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leah

Leah's Bookshelf

Likes: Horror, macabre, fairy tales, ghosts, hauntings, serial killers, zombies, werewolves, shapeshifters, vampires, time travel, orphans, clones, thrillers, classics, gothic

 

I like to read anything that tells a good story, duh ;) Genre doesn't really matter much but I tend to read dark fiction and fantasy the most. I skip chick lit and romance novels with a few exceptions for the extraordinary.

 

My ratings system:

5 stars - ADORED; plan to read over and over and over.

4 stars - ENJOYED; will likely read once or twice more.

3 stars - LIKED; may or may not read again ... someday.

2 stars - MEH; no plans to read again.

1 stars - I didn't enjoy the story and was lucky to finish.

0 stars - I couldn't or wouldn't finish for reasons that may or may not be listed in the review box.

Currently reading

The Oxford Book of American Short Stories
Edgar Allan Poe, Henry James, F. Scott Fitzgerald, Herman Melville, Mark Twain, Edith Wharton, Ray Bradbury, Charlotte Gilman Perkins, Willa Carter, Harriet Beecher Stowe, Stephen Crane, Washington Irving, Isaac Bashevis Singer, Katherine Anne Porter, Eudora Welty, Nath
Progress: 225/768 pages

Jane Eyre (Dover Thrift Editions)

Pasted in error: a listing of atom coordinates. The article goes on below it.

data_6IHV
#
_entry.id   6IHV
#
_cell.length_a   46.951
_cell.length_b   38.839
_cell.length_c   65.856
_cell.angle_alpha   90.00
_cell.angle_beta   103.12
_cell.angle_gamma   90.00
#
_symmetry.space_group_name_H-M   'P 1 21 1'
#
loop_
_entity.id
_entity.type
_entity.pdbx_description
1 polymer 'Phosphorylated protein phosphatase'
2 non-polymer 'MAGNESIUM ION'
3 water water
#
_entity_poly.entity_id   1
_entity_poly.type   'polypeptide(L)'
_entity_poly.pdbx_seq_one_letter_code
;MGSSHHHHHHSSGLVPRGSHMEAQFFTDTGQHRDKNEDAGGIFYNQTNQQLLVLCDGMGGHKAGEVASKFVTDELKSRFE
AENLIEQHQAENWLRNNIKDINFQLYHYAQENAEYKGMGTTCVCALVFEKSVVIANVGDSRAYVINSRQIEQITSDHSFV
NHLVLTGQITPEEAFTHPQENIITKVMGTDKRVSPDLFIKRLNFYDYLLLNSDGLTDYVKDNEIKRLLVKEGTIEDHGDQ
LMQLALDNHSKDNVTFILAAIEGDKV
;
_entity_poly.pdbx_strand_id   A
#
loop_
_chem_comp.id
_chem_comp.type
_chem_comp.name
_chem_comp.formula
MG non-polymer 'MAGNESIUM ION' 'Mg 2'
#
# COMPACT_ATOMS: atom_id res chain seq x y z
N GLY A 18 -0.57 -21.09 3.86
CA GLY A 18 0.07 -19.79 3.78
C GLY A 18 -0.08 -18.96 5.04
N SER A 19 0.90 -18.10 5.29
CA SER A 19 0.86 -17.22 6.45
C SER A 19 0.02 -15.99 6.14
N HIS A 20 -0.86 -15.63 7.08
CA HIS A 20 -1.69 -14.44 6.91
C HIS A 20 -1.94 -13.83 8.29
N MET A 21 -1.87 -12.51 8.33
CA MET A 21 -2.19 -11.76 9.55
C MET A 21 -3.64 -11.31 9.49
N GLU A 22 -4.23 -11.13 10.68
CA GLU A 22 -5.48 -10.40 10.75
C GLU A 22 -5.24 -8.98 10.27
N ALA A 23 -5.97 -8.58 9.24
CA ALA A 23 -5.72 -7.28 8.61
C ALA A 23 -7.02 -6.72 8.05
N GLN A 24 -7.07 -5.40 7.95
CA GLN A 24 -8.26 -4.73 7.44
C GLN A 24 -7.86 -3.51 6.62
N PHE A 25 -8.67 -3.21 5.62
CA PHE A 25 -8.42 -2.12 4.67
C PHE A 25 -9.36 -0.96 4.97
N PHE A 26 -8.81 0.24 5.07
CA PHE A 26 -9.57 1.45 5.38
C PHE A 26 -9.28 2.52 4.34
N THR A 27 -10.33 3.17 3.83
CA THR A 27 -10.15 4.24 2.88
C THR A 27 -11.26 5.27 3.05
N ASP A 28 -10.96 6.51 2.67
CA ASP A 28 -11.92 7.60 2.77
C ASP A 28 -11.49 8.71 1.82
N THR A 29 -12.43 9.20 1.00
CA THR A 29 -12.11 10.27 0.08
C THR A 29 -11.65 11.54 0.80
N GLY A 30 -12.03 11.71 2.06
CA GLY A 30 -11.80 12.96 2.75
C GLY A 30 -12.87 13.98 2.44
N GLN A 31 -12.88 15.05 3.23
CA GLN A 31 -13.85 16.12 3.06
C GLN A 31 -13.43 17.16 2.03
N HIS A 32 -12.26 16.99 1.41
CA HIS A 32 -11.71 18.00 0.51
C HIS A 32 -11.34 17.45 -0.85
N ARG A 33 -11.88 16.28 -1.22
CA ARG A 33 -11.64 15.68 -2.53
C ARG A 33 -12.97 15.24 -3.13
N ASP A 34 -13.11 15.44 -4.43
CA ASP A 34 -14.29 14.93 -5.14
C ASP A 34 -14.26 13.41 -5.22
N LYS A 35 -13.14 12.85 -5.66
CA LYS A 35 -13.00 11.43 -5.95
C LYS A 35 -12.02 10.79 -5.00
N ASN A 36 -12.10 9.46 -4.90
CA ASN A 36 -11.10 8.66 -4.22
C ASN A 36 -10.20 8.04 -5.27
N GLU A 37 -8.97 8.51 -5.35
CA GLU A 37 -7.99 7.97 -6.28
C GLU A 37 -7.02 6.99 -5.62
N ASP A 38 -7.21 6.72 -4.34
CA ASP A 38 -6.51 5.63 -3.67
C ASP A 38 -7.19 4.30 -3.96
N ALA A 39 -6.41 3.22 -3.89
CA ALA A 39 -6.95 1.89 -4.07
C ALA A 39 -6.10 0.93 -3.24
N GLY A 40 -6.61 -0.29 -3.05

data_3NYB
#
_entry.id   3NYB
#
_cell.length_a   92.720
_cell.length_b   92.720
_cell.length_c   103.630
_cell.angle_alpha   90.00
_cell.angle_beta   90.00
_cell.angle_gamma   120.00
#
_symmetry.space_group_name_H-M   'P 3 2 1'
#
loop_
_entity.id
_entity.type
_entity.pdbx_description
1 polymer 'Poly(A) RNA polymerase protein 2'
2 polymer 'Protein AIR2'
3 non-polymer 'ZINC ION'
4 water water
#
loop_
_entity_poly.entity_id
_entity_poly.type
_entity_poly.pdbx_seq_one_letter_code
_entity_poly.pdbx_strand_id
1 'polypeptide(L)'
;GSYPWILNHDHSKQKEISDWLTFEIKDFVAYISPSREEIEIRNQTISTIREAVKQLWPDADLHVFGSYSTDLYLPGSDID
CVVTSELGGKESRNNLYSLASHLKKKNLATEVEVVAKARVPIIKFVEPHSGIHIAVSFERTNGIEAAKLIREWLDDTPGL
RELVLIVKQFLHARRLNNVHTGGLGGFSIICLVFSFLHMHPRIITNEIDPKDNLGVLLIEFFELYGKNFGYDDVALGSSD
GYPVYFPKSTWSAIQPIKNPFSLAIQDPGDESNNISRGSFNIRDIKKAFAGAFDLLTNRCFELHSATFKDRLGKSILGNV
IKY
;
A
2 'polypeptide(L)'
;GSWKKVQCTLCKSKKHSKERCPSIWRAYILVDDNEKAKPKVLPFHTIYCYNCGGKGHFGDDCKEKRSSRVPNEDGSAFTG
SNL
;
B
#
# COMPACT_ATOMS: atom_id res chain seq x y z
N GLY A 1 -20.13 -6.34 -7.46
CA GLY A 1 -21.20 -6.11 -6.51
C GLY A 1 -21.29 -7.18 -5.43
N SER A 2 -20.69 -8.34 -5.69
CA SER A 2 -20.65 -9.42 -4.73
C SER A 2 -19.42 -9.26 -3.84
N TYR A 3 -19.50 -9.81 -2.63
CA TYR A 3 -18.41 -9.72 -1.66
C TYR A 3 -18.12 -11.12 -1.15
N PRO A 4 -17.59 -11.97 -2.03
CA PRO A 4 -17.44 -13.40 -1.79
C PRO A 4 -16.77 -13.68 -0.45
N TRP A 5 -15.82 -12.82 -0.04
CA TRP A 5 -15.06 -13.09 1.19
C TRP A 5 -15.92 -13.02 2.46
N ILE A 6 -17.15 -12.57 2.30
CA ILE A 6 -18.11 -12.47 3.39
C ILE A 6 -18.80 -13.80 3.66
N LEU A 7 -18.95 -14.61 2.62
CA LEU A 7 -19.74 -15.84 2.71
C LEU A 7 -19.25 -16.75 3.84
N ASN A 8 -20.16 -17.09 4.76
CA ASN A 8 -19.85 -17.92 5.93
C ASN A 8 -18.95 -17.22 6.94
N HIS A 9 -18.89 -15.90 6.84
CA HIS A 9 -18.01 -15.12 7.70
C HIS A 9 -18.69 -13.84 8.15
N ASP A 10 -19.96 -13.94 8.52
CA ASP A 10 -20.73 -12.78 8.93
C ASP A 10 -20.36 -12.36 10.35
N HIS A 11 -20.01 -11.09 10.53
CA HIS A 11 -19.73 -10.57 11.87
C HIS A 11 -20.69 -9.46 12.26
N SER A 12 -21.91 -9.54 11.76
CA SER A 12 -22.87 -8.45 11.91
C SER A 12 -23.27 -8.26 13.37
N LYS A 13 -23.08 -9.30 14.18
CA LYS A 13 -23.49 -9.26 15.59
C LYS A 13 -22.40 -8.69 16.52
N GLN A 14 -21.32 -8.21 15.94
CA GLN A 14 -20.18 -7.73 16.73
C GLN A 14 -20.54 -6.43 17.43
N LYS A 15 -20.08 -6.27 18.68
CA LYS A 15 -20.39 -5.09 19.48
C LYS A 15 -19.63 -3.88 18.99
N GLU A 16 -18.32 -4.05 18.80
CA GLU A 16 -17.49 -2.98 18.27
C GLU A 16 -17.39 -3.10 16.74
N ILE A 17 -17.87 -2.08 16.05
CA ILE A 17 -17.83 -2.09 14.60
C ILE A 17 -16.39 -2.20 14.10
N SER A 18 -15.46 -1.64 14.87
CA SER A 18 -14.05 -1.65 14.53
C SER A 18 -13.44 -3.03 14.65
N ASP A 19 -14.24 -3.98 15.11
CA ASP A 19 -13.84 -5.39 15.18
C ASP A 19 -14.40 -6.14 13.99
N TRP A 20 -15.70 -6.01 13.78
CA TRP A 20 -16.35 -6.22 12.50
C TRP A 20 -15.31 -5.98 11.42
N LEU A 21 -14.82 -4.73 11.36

Jane Eyre - Charlotte Brontë Rating: 4 of 5 starsSo much more than its “gothic romance” label, thank goodness. Yes, there’s a sheltered teenage girl who falls for her employer, an arrogant, seemingly unattainable “bad boy.” But the deeper love story was not between man and woman; it’s the love Jane showed for herself by never, and I mean never, compromising what she believed right. That’s why Jane Eyre is a “classic” and must-read for all ages.Charlotte Brontë knew exactly what she was doing when she started the story in the midst of Jane’s torment at the hands of her loathsome aunt and cousins. Immediately I was on Jane’s side and admired her for standing up to authority; most children her age (and gender) would be too scared to do or say anything in opposition. Her passion was evident from the get-go and the quality of her character revealed itself naturally through her experiences at Lowood and in her life at Thornfield. Jane’s coming-of-age was believable and relevant. I never felt she did anything contrary to the person she made herself out to be.While Jane Eyre‘s themes are timeless, its prose and scandals are not. Modern readers may view the narrative as somewhat boring, certain plot points as too convenient, the romance as contrived, and the “twist” not shocking but bland. For me, the heavy role of religion in everyone’s life was the least relatable aspect of the story. So when Jane’s reliance on God’s rules rubbed me the wrong way, I reminded myself of the century, the country and the culture in which this novel was written. When read within that context, the story features ground-breaking ideals and spotlights female empowerment. Whatever your opinion, 165 years after publication, Jane Eyre still garners fanatical support from those deeply affected by the story – readers moved to tears then smiles then mixtures of tears and smiles.For the record, I only cried once, but my emotions ranged from anger (Mrs Reed = EVIL!) to angrier (Mr Brocklehurst = Double EVIL!) to grief (sweet Helen made me cry) to confusion (Mr Rochester) to relief (Jane’s newfound cousins) to confusion (Mr Rochester) to satisfaction (Jane’s CHOICE at the end). I plan to re-read Jane’s tale at least every couple years.** First published on my blog, Unleash the Flying Monkeys! **